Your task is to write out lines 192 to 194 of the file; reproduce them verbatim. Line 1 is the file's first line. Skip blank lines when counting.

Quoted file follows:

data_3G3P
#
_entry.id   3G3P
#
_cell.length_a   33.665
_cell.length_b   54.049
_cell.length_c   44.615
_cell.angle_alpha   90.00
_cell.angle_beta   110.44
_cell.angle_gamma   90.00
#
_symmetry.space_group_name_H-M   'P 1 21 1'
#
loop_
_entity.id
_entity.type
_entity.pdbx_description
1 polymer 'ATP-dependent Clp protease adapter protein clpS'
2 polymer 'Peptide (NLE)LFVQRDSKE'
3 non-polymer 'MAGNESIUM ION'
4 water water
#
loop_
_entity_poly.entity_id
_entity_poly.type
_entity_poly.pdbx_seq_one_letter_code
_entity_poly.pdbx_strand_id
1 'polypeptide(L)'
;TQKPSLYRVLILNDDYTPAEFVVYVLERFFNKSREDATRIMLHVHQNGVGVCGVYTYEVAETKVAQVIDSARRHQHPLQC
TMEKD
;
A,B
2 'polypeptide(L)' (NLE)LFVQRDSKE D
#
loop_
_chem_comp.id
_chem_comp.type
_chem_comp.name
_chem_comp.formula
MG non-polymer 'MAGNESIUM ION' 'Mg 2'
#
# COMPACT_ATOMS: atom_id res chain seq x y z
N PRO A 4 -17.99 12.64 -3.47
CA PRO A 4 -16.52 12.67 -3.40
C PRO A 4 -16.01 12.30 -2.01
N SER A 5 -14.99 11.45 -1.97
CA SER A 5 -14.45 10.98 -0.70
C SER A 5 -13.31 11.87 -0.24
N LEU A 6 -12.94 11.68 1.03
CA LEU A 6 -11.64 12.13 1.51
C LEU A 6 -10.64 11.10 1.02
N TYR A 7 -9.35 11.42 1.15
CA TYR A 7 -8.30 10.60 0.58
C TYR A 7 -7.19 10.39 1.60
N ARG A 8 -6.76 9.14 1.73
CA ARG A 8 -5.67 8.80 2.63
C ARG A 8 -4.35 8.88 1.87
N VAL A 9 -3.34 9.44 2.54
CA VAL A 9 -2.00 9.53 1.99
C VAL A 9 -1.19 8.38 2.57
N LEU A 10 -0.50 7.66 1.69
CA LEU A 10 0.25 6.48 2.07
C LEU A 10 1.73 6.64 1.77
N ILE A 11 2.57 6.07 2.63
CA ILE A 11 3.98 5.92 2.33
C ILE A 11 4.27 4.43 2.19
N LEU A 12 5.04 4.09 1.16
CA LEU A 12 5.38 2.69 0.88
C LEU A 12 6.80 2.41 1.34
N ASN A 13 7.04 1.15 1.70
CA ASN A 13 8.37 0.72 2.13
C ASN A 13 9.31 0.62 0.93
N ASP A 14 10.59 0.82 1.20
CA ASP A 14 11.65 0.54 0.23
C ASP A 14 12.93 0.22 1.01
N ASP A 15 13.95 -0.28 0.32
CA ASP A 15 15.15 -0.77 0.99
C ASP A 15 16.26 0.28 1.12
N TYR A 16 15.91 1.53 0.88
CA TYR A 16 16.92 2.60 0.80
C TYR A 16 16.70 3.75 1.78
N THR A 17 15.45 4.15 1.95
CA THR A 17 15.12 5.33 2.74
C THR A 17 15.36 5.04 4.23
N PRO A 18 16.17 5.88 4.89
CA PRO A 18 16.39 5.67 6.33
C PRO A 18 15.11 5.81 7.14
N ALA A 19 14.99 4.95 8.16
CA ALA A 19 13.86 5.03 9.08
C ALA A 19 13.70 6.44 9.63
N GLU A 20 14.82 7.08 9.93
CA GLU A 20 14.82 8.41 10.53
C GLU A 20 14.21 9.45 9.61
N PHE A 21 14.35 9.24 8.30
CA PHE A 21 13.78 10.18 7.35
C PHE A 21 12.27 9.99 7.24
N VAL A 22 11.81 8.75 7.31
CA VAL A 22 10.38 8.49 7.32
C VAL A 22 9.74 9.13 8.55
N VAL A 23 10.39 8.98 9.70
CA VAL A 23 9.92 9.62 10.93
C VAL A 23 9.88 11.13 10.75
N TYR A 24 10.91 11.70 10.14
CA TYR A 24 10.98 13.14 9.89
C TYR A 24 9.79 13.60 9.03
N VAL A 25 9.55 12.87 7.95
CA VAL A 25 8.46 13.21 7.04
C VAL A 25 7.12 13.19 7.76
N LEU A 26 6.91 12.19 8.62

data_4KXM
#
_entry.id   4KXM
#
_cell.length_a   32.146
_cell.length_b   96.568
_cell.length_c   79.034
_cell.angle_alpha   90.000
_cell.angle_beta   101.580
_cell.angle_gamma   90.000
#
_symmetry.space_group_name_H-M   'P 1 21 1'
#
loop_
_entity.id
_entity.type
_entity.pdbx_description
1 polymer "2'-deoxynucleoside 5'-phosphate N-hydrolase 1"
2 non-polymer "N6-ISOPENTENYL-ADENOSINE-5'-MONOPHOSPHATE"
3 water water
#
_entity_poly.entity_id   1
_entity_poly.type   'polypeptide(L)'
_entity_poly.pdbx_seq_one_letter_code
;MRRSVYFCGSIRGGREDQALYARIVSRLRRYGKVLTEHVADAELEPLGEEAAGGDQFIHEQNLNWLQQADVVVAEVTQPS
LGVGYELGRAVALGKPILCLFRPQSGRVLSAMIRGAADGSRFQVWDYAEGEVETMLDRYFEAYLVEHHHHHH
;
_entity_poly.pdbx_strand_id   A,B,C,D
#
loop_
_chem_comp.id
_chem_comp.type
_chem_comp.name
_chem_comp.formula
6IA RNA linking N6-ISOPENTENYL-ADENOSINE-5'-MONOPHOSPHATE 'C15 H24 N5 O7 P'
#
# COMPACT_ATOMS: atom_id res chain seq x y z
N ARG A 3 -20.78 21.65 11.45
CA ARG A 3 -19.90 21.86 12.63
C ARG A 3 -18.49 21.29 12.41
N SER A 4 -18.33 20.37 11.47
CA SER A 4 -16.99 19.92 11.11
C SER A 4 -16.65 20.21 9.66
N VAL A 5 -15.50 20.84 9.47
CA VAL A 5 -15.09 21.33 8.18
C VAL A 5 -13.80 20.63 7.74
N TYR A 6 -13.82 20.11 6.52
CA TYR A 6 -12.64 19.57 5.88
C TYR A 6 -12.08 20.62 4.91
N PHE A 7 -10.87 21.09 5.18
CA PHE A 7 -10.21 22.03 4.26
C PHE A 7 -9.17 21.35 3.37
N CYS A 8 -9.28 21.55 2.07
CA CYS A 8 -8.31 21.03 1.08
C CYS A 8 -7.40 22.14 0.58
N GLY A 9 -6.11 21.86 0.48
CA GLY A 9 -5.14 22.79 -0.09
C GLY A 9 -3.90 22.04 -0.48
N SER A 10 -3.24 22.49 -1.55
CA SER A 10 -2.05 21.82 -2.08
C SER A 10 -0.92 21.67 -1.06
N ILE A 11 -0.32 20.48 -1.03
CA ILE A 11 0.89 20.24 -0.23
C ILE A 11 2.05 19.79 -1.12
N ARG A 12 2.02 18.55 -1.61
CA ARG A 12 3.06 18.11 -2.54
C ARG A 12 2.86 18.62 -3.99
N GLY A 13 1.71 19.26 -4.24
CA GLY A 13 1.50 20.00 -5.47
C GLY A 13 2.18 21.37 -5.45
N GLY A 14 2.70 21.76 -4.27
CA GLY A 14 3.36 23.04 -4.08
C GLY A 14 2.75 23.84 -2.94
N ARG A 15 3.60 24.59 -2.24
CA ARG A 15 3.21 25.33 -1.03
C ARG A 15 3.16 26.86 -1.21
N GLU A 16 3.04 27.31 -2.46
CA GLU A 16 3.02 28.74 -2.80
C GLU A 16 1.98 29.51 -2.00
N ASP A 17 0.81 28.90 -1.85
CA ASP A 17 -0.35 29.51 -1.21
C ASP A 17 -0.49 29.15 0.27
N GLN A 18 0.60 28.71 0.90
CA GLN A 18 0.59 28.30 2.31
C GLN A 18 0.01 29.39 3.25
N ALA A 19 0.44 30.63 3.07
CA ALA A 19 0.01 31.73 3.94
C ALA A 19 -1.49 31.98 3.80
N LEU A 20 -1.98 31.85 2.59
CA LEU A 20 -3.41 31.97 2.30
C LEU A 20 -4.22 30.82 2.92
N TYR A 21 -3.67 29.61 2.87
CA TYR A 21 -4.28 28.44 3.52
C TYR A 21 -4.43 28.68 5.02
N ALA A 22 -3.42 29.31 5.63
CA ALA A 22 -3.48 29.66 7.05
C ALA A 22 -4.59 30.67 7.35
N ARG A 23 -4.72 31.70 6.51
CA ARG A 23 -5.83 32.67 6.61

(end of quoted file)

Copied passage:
N GLN A 18 0.60 28.71 0.90
CA GLN A 18 0.59 28.30 2.31
C GLN A 18 0.01 29.39 3.25